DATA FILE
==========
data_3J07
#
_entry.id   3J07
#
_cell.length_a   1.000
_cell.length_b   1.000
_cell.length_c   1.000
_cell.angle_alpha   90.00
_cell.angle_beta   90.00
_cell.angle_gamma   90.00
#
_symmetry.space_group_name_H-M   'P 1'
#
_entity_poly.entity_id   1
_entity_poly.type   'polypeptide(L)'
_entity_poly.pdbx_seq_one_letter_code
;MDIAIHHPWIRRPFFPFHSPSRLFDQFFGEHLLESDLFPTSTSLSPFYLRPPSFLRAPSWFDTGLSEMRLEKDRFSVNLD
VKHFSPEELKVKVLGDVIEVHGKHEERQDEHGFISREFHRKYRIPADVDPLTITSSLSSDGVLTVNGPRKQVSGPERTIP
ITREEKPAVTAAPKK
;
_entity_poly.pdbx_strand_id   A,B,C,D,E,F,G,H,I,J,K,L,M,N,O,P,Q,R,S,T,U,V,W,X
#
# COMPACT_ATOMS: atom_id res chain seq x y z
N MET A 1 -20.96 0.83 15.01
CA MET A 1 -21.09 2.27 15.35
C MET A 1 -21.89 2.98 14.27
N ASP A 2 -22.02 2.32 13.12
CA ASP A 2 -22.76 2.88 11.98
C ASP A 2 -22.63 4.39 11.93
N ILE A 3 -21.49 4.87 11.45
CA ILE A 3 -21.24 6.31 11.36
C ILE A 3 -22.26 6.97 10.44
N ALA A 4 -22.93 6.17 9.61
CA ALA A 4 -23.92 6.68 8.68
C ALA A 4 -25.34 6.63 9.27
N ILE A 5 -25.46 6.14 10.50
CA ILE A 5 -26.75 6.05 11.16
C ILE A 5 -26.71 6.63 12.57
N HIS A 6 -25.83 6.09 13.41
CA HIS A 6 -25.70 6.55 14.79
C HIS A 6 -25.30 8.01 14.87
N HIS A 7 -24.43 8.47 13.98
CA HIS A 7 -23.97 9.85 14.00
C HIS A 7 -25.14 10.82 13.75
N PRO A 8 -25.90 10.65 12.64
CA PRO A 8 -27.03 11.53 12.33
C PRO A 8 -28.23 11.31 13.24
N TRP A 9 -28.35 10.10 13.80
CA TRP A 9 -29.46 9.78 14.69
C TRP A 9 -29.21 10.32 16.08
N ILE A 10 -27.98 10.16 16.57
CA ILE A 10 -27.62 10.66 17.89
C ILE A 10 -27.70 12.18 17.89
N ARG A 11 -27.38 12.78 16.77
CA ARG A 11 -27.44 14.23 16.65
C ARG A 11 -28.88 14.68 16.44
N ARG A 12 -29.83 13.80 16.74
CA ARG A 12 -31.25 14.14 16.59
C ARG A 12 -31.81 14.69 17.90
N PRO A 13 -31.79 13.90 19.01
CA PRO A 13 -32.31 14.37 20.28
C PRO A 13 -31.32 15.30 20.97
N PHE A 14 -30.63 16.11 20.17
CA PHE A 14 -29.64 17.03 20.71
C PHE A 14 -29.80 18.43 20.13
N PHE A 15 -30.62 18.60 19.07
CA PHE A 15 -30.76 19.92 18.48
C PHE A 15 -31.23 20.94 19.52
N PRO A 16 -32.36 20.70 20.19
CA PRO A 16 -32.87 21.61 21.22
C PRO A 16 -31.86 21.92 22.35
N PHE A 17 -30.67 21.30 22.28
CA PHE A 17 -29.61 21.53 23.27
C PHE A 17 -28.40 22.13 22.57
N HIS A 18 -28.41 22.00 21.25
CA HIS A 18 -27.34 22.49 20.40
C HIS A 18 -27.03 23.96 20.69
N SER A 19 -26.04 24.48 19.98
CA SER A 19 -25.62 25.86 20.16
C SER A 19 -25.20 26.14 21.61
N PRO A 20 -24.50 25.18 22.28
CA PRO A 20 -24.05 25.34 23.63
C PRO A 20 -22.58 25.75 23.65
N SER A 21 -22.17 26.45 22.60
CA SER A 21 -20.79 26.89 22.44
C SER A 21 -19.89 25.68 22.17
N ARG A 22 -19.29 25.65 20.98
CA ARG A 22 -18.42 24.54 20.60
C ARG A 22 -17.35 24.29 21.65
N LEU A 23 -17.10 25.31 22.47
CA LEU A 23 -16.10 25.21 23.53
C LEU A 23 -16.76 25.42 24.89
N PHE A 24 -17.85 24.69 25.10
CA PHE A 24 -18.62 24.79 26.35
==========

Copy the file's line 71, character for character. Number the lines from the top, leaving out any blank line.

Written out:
C PRO A 16 -31.86 21.92 22.35